Stephen Dyer, former Ohio legislator, keeps tabs on the cost and quality of school choice. The cost is higher than anyone anticipated, and the quality is far below public schools.

In this post, he describes how surprised he was to learn that 2 of every 3 students who apply for a voucher never attended a public school. Remember how voucher promoters said that vouchers would allow “poor kids to escape failing public schools”? Well, you can’t escape a failing public school if you never attended one.

The voucher program is a straight-up subsidy for parents of students in private schools.

Ok. My jaw literally dropped when I read this bill analysis of House Bill 583 — a bill originally intended to help alleviate the substitute teacher shortage, but thanks to Ohio Senate Education Chairman Andrew Brenner, is now a giveaway to school privatizers.

Tucked away on page 7 of this analysis, I read this:

… (R)oughly 33% of the new FY 2022 income-based scholarship recipients entering grades 1-12 were students who attended a public school the previous year.

That’s right. 

2 of every 3 EdChoice Expansion recipients this year never attended a public school before they received their taxpayer-funded private school tuition subsidy...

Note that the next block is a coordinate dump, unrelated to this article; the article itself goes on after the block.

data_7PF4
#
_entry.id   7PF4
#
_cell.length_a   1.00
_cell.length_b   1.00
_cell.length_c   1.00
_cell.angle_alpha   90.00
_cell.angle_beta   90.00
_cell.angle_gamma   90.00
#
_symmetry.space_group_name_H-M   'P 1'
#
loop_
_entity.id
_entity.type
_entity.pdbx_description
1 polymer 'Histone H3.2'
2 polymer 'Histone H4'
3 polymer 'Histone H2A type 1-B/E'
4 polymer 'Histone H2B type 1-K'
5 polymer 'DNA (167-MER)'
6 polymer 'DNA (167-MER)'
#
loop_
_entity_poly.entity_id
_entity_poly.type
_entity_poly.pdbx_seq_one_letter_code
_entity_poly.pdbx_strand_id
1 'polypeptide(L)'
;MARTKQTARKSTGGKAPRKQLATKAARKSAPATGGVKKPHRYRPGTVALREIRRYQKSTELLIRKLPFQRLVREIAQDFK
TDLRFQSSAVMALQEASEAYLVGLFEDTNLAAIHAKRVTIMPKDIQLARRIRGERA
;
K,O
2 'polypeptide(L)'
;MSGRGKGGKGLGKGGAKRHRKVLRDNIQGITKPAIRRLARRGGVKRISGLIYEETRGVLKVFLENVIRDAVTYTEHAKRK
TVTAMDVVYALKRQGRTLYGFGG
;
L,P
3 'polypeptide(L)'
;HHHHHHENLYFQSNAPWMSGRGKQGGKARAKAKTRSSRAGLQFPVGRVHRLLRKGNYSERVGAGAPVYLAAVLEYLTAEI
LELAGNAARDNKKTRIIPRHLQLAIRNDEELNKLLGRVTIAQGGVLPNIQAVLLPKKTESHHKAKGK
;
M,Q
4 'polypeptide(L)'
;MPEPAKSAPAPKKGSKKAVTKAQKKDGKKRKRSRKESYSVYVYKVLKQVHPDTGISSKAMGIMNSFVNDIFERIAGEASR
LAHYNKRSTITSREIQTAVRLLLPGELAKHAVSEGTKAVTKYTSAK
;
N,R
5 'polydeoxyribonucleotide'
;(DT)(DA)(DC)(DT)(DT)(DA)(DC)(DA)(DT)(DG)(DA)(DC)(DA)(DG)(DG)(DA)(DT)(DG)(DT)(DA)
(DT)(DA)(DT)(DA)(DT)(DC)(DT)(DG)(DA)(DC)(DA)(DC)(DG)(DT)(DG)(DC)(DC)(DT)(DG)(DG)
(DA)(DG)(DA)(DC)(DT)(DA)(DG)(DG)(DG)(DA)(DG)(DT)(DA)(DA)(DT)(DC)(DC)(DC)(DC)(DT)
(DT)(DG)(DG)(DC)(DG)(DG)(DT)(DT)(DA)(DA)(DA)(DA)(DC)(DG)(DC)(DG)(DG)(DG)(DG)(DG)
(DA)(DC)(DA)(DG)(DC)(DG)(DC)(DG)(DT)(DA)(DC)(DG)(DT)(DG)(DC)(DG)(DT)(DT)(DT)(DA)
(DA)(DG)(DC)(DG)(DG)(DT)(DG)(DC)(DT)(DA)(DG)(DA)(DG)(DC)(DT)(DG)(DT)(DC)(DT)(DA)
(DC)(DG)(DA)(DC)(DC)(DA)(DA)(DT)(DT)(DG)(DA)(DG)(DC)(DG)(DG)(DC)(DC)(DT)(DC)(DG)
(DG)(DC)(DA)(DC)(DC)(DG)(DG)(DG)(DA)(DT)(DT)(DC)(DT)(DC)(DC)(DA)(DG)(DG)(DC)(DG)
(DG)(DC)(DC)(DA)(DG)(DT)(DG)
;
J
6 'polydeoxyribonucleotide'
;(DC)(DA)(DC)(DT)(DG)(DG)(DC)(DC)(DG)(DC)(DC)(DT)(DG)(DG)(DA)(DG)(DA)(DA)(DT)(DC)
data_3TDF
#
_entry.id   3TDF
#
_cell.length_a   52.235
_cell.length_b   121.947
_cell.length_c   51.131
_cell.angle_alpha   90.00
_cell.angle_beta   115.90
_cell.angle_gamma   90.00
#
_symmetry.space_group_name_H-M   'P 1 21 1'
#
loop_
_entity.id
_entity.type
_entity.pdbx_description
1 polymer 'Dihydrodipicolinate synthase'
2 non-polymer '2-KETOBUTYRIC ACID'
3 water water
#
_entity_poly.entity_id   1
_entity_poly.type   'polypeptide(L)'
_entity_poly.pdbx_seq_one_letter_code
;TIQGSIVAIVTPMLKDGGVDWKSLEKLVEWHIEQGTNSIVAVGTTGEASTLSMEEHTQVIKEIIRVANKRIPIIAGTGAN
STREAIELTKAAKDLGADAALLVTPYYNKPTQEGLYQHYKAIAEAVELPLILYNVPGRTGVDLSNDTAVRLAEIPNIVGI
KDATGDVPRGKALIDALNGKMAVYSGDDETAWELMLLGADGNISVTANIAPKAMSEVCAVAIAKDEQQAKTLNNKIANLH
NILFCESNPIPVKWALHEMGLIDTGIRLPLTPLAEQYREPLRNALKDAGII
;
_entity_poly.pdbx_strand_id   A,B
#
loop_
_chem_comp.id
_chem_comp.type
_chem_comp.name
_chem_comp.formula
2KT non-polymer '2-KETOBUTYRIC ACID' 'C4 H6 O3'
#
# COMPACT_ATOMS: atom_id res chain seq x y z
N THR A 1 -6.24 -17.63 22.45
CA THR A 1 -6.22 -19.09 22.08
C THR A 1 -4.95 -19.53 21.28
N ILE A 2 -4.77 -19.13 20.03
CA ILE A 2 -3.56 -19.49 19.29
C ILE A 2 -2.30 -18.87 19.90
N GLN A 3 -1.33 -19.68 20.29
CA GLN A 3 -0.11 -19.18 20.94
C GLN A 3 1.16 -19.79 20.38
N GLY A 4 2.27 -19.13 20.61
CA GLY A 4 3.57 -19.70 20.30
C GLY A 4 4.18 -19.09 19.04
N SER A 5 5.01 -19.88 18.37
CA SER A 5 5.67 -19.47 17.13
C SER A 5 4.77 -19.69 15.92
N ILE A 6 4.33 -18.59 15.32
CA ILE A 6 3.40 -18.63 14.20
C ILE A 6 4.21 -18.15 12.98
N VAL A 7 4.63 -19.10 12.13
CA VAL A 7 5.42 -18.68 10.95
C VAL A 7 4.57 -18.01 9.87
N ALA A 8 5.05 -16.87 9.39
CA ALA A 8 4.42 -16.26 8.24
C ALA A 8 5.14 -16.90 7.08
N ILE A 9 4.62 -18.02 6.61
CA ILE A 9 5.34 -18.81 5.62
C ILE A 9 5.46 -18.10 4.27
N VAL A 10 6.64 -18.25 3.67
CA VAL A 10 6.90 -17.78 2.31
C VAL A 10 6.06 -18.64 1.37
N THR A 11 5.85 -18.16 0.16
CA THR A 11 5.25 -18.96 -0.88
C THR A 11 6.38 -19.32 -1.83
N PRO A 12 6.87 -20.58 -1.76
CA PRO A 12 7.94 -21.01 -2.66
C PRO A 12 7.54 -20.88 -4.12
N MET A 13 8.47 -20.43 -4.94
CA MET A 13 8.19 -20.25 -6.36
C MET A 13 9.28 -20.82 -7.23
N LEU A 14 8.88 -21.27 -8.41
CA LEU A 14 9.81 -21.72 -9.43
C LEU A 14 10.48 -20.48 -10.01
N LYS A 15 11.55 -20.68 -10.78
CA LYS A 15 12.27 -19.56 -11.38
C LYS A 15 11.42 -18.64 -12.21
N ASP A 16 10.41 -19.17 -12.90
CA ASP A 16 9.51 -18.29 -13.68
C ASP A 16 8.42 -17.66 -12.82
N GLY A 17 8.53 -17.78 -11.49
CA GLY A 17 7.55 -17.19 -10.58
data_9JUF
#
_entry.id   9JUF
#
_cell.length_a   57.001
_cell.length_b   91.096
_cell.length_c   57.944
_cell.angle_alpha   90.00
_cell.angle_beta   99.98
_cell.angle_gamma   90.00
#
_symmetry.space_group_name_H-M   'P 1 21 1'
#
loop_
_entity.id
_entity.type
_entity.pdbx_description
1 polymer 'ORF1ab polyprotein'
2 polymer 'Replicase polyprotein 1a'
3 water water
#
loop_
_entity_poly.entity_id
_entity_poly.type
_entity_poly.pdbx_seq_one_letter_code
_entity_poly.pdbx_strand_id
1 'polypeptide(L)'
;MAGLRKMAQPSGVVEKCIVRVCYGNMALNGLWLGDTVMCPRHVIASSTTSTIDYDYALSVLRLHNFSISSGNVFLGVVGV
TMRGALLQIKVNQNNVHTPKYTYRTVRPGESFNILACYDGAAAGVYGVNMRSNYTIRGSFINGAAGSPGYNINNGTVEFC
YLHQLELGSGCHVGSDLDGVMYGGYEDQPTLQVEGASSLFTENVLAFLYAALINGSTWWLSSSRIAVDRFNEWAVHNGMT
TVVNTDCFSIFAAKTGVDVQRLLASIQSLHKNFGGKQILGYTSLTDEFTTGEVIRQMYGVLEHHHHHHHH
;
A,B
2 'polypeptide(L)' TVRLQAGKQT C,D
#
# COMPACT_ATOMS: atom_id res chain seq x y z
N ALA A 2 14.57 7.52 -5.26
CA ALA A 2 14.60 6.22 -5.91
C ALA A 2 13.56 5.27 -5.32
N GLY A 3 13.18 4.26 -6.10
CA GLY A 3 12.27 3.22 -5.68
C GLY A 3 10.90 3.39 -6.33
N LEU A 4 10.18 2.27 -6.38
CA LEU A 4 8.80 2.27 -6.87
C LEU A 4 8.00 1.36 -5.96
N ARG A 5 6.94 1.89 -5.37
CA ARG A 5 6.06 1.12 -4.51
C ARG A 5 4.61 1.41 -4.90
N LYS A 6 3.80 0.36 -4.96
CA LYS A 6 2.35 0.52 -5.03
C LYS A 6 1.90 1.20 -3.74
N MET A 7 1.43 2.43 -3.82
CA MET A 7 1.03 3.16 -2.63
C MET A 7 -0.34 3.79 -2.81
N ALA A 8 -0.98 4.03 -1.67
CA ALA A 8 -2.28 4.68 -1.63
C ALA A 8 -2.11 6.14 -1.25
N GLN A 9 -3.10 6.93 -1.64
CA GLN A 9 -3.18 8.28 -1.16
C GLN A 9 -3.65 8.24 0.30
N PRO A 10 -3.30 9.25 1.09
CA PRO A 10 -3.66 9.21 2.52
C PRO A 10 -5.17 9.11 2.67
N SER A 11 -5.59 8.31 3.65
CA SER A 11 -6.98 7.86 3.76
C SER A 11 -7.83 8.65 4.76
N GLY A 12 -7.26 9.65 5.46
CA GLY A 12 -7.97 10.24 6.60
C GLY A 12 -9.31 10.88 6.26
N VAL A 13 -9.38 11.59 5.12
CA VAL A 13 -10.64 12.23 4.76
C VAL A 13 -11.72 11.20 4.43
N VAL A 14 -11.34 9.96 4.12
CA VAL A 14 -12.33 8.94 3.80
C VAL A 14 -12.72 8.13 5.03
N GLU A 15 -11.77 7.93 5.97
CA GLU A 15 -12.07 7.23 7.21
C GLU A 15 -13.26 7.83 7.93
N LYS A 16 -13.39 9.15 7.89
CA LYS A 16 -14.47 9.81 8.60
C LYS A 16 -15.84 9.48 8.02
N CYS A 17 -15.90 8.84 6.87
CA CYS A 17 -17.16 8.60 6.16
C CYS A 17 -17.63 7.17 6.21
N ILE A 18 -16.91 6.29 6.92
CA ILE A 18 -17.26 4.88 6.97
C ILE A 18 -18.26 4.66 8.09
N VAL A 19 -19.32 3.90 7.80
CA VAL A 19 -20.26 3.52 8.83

And remember that families up to 400% of poverty qualify. How much is that? For a family of 4, $111,000 qualifies as 400% of poverty That would qualify about 85% of Ohio households for this taxpayer funded private school tuition subsidy.

Oh yeah, the bill also eliminates the prorated voucher for EdChoice Expansion. What’s that mean? Well, until this bill, families between 250% and 400% of poverty would qualify for a subsidy, but at a reduced rate from the $5,500 K-8 voucher or the $7,500 high school voucher.

Not anymore. Under HB 583, those prorations go away. What else goes away? The recipient’s loss of a voucher if their income grows beyond 400%. 

That’s right. 

Someone could make $100,000 one year, qualify their kids for a full, $5,500 Grade 1 private school tuition subsidy, change jobs, make $200,000 a year or more for the next 11 years and keep the full voucher as long as their kid was in school.

Look, I don’t need to keep repeating this, but I will: In nearly 9 of 10 cases, kids taking a voucher perform worse on state testing than kids in the public schools they leave behind. Not to mention the racial segregation the program exacerbates.